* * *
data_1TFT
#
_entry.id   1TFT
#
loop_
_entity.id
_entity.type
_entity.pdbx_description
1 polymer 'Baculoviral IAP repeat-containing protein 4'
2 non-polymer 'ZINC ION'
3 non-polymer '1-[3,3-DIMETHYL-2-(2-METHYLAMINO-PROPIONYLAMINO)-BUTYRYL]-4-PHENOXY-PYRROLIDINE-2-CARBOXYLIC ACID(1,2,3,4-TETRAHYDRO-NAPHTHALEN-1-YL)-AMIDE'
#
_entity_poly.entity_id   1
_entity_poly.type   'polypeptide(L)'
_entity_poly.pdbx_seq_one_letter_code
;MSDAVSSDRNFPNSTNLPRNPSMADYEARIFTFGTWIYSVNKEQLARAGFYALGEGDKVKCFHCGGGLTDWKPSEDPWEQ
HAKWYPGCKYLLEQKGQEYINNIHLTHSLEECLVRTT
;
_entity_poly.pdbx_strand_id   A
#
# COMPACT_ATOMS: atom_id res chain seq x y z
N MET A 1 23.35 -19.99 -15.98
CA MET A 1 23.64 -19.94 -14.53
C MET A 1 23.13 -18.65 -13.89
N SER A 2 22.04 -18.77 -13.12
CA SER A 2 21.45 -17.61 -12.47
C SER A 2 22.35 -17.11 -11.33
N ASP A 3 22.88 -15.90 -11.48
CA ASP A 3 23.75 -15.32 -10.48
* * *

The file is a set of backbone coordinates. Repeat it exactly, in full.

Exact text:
data_1TFT
#
_entry.id   1TFT
#
loop_
_entity.id
_entity.type
_entity.pdbx_description
1 polymer 'Baculoviral IAP repeat-containing protein 4'
2 non-polymer 'ZINC ION'
3 non-polymer '1-[3,3-DIMETHYL-2-(2-METHYLAMINO-PROPIONYLAMINO)-BUTYRYL]-4-PHENOXY-PYRROLIDINE-2-CARBOXYLIC ACID(1,2,3,4-TETRAHYDRO-NAPHTHALEN-1-YL)-AMIDE'
#
_entity_poly.entity_id   1
_entity_poly.type   'polypeptide(L)'
_entity_poly.pdbx_seq_one_letter_code
;MSDAVSSDRNFPNSTNLPRNPSMADYEARIFTFGTWIYSVNKEQLARAGFYALGEGDKVKCFHCGGGLTDWKPSEDPWEQ
HAKWYPGCKYLLEQKGQEYINNIHLTHSLEECLVRTT
;
_entity_poly.pdbx_strand_id   A
#
# COMPACT_ATOMS: atom_id res chain seq x y z
N MET A 1 23.35 -19.99 -15.98
CA MET A 1 23.64 -19.94 -14.53
C MET A 1 23.13 -18.65 -13.89
N SER A 2 22.04 -18.77 -13.12
CA SER A 2 21.45 -17.61 -12.47
C SER A 2 22.35 -17.11 -11.33
N ASP A 3 22.88 -15.90 -11.48
CA ASP A 3 23.75 -15.32 -10.48